As I walked into the wood a Chiffchaff was singing, and more Brimstones and Peacock were flying around the open rides, the dead and fallen branches being a source of heat now, and a major attraction.
Just like the surrounding fields the Larch trees have suddenly burst into life, transformed from dull brown empty branches into vibrant green leafed branches.
As i walked through the wood I realised that I quite like the space that has now been created, it has brought life into the wood where it was quite dull.
I walked around to the owl tree, and from a distance looked to see if Morris was there. I could make out the shape and a flash of brown and white, and satisfied he was there left him in peace and walked down the path towards the main footpath by Old Down cottage. I disturbed a Buck Roe Deer and he jogged off, only to stop with that air of defiance to look back at me. The antlers are now without the velvet covering.
The track I was walking always had a large scrape that filled with water, and at this time of year was a temporary pond to frogs and newts. With the recent forestry work, the scrape has become larger, and is of course filled with water and pond weed. I could not find any frog spawn, but did manage to find one frog with its head just above the water. Although I have been informed that the eyes look like those of a toad and not a frog which may be why there is no frog spawn.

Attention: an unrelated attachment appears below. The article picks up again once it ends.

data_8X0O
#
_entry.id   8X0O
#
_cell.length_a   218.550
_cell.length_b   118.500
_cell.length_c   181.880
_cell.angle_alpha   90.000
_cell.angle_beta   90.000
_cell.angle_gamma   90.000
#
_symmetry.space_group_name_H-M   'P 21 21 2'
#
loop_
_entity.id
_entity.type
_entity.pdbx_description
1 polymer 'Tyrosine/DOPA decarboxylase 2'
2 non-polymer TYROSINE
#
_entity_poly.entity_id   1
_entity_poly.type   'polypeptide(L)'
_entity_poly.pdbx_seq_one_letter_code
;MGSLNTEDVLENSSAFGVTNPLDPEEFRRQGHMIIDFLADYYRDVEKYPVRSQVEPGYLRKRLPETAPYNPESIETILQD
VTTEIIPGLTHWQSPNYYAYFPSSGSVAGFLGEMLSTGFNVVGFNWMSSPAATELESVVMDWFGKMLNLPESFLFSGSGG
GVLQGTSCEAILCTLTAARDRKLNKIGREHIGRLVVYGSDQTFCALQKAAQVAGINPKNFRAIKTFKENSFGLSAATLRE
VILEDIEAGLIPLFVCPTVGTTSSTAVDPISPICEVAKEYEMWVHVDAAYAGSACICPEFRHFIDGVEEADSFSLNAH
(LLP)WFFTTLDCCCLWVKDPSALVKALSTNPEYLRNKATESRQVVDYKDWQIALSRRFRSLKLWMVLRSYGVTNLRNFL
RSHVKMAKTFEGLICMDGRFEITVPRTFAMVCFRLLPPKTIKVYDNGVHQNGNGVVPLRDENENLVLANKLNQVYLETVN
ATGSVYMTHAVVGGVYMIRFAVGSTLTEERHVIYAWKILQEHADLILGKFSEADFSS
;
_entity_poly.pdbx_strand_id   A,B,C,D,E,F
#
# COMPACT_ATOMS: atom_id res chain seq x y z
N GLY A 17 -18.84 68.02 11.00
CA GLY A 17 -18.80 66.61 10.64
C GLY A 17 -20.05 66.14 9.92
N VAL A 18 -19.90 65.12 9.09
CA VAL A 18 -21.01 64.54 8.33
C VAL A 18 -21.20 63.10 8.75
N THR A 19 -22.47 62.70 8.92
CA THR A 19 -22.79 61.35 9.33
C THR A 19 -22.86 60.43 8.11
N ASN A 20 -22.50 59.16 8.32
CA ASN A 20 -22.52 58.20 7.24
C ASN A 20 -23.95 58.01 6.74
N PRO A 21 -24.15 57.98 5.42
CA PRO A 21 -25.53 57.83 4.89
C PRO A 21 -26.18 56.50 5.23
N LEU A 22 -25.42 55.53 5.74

I turned onto the perimeter path which winds through hazel trees. The hazel leaves are also just beginning to emerge. The lovely lime green colour, and the delicate hairs on the leaves at its best as they unfold from the buds.
There is still a wait for the beauty of the Bluebells to appear, but if the warm weather keeps up, there progress will be accelerated. I had hoped to find some beginning to flower, but only managed to find this one.
With the dry weather, and the recent warm spell the wood is once again a joy to walk. The bird song was everywhere, however the only migrant was the Chiffchaff singing, the rest the local residents.
Just as with the path from the Gradwell entrance the path that leads out to the West end has been completely changed. Once a very dark and lifeless area it is now open and full of light. Primroses could be found here, but it was if they were struggling to find some light to show off their beauty, but today the clumps are all out in the open, and in full sun, and giving the Wood Anemones a good run for their money!